Windows Server 2008 R2 Dev Session 01
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Windows Server 2008 R2 for Developers Session 1 from the New Efficiency Launch tour.

Windows Server 2008 R2 for Developers Session 1 from the New Efficiency Launch tour.

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  • “Not your average R2…”Paul Thorrott, Windows IT Pro http://windowsitpro.com/article/articleid/100766/windows-server-2008-r2-not-your-average-r2.htmlThis is a quote from a technical writer, Paul Thorrott, after reviewing the Windows Server 2008 R2.He’s correct. Usually, an “R2” release is a mid-cycle feature-extension of an existing product release. Not with this “R2”.The Server platform has received fundamental technology enhancements that really do make this release significant.
  • Besides Scalability… there are several hardware trends influencing system design today.Windows® Server 2008 was our first significant product release with platform features taking advantage of these trends.Windows Server 2008 R2 builds upon the exceptional legacy of Windows Server 2008. While Windows® 7 is available in both 32- and 64-bit versions, R2 is the first 64-bit only Server release, for instance, some of the key new features areas in Windows Server 2008 R2 include: ·         Platform Scalability - We just mentioned the support of more than 64 processors.·         Virtualization – the “R2” release of Hyper-V™ is arguably Microsoft’s first “full-feature” implementation of the Hyper-V technology.·         Power Management – Power efficiency in the data-center has never been more important. “R2” is the server to deploy if power-savings are business critical.·         Web Workloads – IIS7 was a re-architecture of the Microsoft Web Platform. That extensible architecture has proven to be very robust. “R2” builds upon this with IIS7.5. We’ll discuss this more in Session 3 today.·         Enterprise Workloads – Microsoft remains “the” Enterprise Platform. No other platform offers as many integrated solution possibilities in the Enterprise. We’ll look at a few solution scenarios that are new with “R2”. Developers, we think, will appreciate using these extensible platform technologies within their own Windows solutions.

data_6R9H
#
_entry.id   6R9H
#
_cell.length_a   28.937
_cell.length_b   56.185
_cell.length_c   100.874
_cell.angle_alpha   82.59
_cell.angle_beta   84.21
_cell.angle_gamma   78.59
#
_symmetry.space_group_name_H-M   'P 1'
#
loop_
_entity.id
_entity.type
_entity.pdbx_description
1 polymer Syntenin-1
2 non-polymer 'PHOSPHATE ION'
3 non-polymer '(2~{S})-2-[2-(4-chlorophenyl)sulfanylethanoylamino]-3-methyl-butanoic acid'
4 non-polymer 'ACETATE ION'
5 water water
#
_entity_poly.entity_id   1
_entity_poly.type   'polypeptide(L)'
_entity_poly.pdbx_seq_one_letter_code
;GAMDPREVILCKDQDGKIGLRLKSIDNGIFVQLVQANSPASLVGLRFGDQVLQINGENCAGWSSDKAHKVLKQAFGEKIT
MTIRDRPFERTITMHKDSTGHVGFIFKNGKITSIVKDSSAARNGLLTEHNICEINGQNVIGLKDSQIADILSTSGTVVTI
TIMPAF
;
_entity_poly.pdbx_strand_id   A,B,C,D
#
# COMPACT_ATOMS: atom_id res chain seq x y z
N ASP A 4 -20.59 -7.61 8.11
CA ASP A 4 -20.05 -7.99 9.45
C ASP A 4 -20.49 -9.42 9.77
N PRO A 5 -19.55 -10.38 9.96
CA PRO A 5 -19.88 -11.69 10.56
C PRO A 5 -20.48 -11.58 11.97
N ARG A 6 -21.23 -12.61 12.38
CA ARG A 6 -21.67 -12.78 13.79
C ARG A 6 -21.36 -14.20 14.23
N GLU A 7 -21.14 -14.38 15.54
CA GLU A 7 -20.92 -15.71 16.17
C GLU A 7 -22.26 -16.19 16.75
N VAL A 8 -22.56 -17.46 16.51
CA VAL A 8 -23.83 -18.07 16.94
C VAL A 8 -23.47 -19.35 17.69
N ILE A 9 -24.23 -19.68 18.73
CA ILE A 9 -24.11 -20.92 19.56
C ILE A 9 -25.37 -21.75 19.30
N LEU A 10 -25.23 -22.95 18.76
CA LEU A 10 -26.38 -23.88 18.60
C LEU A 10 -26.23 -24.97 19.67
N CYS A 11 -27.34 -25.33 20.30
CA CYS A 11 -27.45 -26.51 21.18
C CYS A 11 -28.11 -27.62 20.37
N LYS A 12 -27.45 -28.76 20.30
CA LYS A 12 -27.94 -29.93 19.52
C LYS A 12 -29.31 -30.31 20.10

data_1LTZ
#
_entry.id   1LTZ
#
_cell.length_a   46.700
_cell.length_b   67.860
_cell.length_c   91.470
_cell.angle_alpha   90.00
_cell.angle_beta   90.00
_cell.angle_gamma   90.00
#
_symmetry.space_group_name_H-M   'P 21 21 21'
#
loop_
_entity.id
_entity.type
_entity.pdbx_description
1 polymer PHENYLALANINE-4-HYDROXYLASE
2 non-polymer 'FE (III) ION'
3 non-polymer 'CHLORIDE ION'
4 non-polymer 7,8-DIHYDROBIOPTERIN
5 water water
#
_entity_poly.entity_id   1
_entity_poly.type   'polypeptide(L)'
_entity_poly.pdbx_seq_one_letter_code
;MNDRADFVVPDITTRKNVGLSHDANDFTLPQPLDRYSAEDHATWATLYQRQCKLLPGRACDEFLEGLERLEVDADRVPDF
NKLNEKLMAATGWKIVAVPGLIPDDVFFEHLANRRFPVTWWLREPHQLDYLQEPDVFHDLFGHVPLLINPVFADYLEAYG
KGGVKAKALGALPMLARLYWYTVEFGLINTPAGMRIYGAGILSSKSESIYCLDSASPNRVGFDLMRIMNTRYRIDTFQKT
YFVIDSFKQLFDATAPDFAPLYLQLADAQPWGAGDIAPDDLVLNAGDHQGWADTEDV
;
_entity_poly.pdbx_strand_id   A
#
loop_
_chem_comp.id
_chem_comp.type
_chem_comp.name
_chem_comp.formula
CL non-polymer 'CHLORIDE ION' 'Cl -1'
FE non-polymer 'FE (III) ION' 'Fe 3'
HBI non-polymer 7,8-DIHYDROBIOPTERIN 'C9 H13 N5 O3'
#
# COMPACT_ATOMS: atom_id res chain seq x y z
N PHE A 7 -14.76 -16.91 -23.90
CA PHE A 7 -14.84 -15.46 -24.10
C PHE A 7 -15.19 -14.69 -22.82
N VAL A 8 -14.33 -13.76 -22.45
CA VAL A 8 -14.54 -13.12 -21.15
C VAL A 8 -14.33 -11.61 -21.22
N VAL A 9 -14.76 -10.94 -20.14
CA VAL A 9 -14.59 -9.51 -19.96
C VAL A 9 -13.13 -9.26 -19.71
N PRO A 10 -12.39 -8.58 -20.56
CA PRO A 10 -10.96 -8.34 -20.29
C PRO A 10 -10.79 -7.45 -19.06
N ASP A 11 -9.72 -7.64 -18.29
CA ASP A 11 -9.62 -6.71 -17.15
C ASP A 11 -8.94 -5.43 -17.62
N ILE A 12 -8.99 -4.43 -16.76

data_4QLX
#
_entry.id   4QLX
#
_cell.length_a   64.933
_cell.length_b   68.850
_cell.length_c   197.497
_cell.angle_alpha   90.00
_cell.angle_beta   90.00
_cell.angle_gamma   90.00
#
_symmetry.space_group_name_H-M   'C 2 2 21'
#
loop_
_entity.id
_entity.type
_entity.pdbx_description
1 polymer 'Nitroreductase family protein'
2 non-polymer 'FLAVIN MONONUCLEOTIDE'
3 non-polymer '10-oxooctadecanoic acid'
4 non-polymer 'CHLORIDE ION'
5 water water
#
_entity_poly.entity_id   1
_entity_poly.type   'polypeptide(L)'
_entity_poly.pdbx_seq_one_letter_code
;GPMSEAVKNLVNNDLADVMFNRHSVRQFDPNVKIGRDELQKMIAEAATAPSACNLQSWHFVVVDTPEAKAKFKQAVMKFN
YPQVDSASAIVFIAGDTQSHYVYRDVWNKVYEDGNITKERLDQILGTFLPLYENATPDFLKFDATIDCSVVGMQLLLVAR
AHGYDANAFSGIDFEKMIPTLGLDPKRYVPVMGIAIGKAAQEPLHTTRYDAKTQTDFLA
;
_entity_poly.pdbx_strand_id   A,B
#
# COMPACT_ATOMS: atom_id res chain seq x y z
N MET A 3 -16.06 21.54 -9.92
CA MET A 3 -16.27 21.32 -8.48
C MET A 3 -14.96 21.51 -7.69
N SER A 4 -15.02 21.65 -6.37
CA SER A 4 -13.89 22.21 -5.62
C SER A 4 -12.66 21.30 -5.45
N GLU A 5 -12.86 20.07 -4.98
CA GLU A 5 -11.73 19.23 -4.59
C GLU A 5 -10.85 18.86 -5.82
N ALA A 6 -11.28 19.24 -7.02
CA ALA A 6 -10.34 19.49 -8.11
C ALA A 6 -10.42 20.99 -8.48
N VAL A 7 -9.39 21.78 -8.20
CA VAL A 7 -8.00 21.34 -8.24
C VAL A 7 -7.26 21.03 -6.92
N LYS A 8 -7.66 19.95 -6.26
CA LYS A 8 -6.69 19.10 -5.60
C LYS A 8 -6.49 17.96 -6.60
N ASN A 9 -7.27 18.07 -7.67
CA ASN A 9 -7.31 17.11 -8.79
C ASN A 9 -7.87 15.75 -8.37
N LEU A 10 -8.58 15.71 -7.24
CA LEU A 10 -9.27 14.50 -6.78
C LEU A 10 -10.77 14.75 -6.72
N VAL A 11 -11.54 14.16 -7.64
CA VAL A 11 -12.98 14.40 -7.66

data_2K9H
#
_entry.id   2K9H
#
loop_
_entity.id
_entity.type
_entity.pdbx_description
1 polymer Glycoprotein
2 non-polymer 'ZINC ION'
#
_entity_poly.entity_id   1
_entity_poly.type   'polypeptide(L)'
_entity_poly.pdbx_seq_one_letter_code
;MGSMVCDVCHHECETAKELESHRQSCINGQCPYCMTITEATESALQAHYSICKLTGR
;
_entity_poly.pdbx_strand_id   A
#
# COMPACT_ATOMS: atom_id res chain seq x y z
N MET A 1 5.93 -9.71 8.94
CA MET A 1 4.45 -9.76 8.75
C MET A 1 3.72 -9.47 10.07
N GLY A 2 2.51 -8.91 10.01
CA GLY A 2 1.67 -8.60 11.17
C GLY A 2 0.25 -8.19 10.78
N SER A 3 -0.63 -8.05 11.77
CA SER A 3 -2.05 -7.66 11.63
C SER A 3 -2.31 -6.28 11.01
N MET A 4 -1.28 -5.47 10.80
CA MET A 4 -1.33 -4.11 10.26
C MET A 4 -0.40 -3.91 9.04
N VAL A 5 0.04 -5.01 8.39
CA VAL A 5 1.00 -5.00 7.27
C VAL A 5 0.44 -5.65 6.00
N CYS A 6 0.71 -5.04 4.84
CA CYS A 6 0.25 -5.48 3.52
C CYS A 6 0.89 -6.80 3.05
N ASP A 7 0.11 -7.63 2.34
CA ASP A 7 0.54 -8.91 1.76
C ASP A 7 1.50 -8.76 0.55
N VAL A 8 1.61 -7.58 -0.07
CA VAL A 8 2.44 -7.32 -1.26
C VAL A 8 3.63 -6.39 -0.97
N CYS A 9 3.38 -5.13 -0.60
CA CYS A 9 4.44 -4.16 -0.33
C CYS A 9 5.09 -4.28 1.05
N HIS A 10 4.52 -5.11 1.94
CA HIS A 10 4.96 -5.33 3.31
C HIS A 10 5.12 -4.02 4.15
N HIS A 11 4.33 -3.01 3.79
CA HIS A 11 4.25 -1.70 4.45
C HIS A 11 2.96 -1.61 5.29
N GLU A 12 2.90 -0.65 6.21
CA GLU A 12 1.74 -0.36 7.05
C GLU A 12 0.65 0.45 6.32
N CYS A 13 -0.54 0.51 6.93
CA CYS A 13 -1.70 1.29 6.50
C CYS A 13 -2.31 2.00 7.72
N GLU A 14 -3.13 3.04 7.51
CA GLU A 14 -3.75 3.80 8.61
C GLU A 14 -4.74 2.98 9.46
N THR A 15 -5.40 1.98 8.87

• Let’s first take a look at “R2” from the Kernel perspective… Windows 7 is available in both 32-bit and 64-bit versions. Windows 7 (64-bit) and “R2” share the same kernel source. There are lots of new and improved Windows 7 features, but the Server includes specific features for server workloads (of course). Let’s examine a few of these in more detail:Removal of several coarse-grained locks:• Locks serialize access to data structures.•Prevents multiple threads from simultaneously modifying data.•Inhibits scaling because threads must wait for their turn (contention).Examples:• Dispatcher Lock.• Memory Manager PFN Lock.• Cache Manager Virtual Address Control Block (VACB) Lock.• Object Manager Type Lock.• Either replaced with lock-free algorithms or with finer-grained synchronization mechanisms.Memory management optimizations• Desktop Window Manager (DWM) re-architecture reduces memory footprint per window by 50%.• Registry moved from mapped files to paged pool.• Improves performance because views into registry file don’t need to be mapped and unmapped.Working set management improvements:• Working set is amount of RAM memory manager assigns to process or kernel memory type.• Memory manager uses more information for better tuning.• System cache, paged pool, and pageable system code each have own working set (were previously in the same working set).• Now, each tuned according to specific usage, which improves memory usage.Multi- core & many-core processingNon-Uniform Memory Access (NUMA) Computer Architecture Support.Windows 7/R2 Supports more than 64 Logical Processors on a single system.• Introduced Processor Groups (in groups of 64).• New applications can localize processes, threads, and interrupts at very granular level (node, processor enables developers to “minimize resource contention and maximize execution locality”).• User-Mode-Scheduling (UMS).UMS solves thread state problems in highly concurrent solutions by separating user-mode thread and kernel-mode thread execution.• Switching between user-threads doesn’t switch kernel thread.• When a user-mode thread goes into kernel mode, it switches to the corresponding kernel thread.• Minimizes most cases of thread-context-switching. • The C++ Concurrency Runtime (Visual Studio 2010) uses UMS for thread and task scheduling.Power efficiency• Minimize running services and tasks with Unified Background Process Manager (UBPM) enhancements .- Trigger-Start Services use system or user-defined events to start and stop.- Avoid background processing.- Integrate with system-level power-state designs.• Core Parking- The OS dynamically transitions low-activity sockets and processors to low-power states.- Automatically consolidates processes and threads to alternate processors to maximize power and CPU usage.• System Timer Reduction- Eliminated timer scenarios on Deferred Procedure Call (DPC) interrupts.- Reduced timer frequency for specific scenarios (USB).- New “Timer Coalescing” system strategy minimizes timer interrupts across the system.• Device Power Management EnhancementsSupport for latest power-intelligent devices (NIC, BlueTooth, etc.)Security• Virtual Accounts- Better isolation for service accounts. - Services can specify a local, automatically system-managed, account e.g. “NT SERVICE”• Managed Service Accounts- New Active Directory® (AD) class.- Password and SPN automatically managed by AD.Management• WinRM (Windows Remote Management) service enhancements.• Windows PowerShell™ V2 enhancements.- Remote Execution- Sessions• Enterprise Networks enhancements- DirectAccess- BranchCache™- BITS Compact Server- Windows Web Services API Virtualization New VHD support in file systems. VHD’s may be mapped as NTFS volumes within existing file system. Boot to VHD capability. Extensive improved support for virtualization with Hyper-V role.Componentization and layering • Server Core Installation.• Now includes .NET Runtime and .NET Framework Class Library support.• No GUI components of .NET supported.• Expanded “optional feature” list supported (IIS, ASP.NET, WoW64, and numerous network services roles/features).